Tom Cruise vs. The World’s Tallest Phallus
All my life I’d wanted to see Officially Not-Gay Parkour Master Tom Cruise swinging from a giant phallus, and now, thanks to Mission Impossible: Ghost Protocol, I have! And in glorious IMAX! The plot could’ve used a little more, well… girth, to fully satisfy this lady (*pointing to myself*), but I admit with these wide hips I can be a bit of a size queen. Which is to say, it’s not the kind of story you’re going to remember anything about three seconds after you leave the theater, but as a framework to include every kind of shot you’d see on one of those vivid HD channels that electronic stores use to pimp the latest plasma screens, it’s brilliant. Russian cities! Shiny supercars (all BMW)! Towering skyscrapers! Bollywood parties! …Smooshed together mixed-race titties! If IMAX screens had a demo reel, this would be it. And Tom Cruise is a perfect fit. His blandly competent line readings just scream “movie actor!”
We catch up to Tom Cruise in a Russian prison, where his plucky gang of spy pals, including computer expert Simon Pegg and voluptuous Paula Patton (“Agent Honeypot,” I like to call her) is busting him out. They need his help to catch a terrorist! There’s a former Russian general who’s gone rogue, escaping his pen, goring three of his handlers and stealing the nuclear launch codes. He wants to launch Russian missiles at the United States in order to start World War III, so that, uh… the Earth can, uh… have a fresh start or some shit? You know, it wasn’t super clear on that point. But basically, it’s like War Games or Crimson Tide. If you’ve ever seen that South Park where the characters say stuff like “A secret government program… or maybe it was aliens… Who cares, f*ck you!” to move the plot past the exposition we’re all going to forgive anyway, it’s a lot like that. And rightly so.
Tracking a hitman (or to be more specific, a hot hitlady played by some kind of runway model), Cruise and Pegg, in full disguise, and speaking perfect Russian, infiltrate the Kremlin to steal back the launch codes. Only the bad guys get there first, and blow up the whole Kremlin! The international incident triggers “ghost protocol,” in which the secretary of IMF (“Impossible Missions Force,” not “International Monetary Fund”), played by Tom Wilkinson, as he explains it to Cruise, officially disbands the IMF, and all remaining members are disavowed by the US government and considered terrorists. Now Cruise and his team, which now includes Jeremy Renner, are on the run from the CIA, FBI, KGB, IRA, TTYL and countless Thetans, making it that much harder for them to track down the rogue Russians and stop them from starting a nuclear war.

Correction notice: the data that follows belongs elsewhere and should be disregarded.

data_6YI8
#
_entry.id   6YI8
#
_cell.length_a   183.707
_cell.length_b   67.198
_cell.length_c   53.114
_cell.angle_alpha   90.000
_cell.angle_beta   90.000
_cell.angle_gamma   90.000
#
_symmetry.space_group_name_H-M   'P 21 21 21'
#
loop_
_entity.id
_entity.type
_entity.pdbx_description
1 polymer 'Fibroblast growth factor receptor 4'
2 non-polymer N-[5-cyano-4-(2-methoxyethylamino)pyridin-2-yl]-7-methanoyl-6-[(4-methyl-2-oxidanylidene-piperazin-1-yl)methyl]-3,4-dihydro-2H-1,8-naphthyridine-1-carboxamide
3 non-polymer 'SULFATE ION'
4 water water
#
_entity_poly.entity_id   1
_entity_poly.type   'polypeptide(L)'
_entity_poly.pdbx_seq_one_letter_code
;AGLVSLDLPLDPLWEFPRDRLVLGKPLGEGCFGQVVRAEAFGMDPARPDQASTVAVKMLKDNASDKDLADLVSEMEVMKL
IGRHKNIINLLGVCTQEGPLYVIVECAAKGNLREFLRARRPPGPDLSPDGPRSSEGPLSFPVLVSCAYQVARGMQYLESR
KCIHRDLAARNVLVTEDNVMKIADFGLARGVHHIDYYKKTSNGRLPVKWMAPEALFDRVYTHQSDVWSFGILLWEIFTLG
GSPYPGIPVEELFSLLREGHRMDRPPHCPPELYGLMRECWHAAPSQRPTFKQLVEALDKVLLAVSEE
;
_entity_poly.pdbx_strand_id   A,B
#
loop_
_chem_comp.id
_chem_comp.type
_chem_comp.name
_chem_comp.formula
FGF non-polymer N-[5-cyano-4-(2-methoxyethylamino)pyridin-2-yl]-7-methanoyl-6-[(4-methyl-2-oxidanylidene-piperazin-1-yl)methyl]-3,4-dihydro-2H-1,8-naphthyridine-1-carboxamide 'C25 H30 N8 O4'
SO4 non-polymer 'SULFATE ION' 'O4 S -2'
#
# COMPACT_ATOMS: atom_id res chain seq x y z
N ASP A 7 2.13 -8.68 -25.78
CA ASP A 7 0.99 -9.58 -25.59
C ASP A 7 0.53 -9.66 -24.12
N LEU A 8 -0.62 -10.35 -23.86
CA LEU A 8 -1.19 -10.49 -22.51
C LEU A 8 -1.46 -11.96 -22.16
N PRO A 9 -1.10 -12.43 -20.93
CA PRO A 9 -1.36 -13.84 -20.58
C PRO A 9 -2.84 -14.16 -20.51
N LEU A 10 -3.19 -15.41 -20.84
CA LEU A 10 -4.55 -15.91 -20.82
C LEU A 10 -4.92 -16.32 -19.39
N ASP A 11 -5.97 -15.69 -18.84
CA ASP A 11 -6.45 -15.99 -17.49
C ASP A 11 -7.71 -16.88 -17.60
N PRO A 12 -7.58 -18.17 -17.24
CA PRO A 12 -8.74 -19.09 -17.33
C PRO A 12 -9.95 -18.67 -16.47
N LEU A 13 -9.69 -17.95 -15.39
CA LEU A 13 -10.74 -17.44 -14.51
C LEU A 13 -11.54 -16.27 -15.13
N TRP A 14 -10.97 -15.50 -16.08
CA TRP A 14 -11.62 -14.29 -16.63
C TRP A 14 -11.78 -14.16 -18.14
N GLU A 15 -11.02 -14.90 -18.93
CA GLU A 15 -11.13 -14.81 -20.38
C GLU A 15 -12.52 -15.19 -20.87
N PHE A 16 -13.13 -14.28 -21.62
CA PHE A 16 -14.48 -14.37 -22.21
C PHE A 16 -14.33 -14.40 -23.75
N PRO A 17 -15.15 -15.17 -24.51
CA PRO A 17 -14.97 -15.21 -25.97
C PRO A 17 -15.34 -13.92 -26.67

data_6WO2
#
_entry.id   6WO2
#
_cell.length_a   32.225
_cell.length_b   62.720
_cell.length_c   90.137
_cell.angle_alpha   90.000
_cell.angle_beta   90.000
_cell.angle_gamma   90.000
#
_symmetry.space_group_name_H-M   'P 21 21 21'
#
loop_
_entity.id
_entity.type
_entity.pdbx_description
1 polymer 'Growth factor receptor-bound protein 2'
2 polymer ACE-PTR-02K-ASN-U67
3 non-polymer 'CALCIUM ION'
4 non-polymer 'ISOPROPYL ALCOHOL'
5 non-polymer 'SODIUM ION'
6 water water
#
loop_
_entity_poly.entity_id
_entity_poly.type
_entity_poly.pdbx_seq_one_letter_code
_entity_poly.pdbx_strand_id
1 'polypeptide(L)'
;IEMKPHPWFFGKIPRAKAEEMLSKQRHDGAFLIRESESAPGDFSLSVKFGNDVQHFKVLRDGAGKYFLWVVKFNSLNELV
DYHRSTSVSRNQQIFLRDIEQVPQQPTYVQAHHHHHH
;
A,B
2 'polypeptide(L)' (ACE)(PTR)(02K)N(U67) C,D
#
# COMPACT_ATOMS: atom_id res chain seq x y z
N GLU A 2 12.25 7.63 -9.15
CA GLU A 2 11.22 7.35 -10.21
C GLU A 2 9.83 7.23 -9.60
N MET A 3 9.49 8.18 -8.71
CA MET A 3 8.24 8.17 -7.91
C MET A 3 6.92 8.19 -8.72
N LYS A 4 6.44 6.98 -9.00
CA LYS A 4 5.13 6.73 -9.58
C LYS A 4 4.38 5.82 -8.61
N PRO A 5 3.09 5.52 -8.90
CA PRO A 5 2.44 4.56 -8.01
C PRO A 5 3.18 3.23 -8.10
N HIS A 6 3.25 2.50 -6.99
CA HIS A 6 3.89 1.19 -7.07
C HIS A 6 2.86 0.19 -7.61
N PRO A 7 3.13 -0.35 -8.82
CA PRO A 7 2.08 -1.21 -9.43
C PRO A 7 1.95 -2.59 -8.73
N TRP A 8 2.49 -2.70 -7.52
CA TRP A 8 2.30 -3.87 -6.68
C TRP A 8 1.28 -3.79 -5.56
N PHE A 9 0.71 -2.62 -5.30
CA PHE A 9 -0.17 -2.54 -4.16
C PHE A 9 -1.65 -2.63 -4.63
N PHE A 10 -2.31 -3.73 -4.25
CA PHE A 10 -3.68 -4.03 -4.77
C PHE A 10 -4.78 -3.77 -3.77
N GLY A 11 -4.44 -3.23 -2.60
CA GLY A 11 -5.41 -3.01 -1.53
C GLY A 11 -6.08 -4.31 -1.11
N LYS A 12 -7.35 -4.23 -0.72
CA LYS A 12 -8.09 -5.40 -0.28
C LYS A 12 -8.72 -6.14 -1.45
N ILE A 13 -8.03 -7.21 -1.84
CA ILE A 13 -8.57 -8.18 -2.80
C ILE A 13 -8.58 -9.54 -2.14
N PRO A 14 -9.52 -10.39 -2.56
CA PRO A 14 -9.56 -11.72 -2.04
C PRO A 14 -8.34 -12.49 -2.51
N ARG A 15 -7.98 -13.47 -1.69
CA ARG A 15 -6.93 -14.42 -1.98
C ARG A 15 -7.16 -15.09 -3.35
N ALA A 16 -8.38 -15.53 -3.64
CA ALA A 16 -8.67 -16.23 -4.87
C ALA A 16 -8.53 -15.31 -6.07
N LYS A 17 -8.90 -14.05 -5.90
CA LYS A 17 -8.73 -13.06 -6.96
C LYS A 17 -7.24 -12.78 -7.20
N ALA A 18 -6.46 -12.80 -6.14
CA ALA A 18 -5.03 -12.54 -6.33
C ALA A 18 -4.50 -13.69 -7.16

Director Brad Bird, making his live-action debut here, previously directed Ratatouille, The Incredibles, and Iron Giant, all films with a lot of heart and humor. MI4 has almost no heart, and the four or five minutes of total screen time when it actually attempts emotion (mostly near the end) is close to unintentional parody. It doesn’t quite have “humor” either, but what it does have is a non-chalant breeziness that gives some of the sillier plot points a certain charm. When Tom Cruise jumps into Tom Wilkinson and Jeremy Renner’s limo, the first thing he does is ask to borrow a pen. Then he draws a sketch of the bad guy onto his palm, holds it up to Renner, and says, “Do you know who this man is!?”
TOM CRUISE DRAWS A SKETCH OF THE BAD GUY ON HIS HAND! IN LIKE THREE SECONDS! Even better, Jeremy Renner sees it and he’s like, “Well of course I know who that is! That’s Sergei Prokrajac, former Lithuanian fly-fishing champ, summers in the Volga, left-handed, smart, but a total paprika fiend.”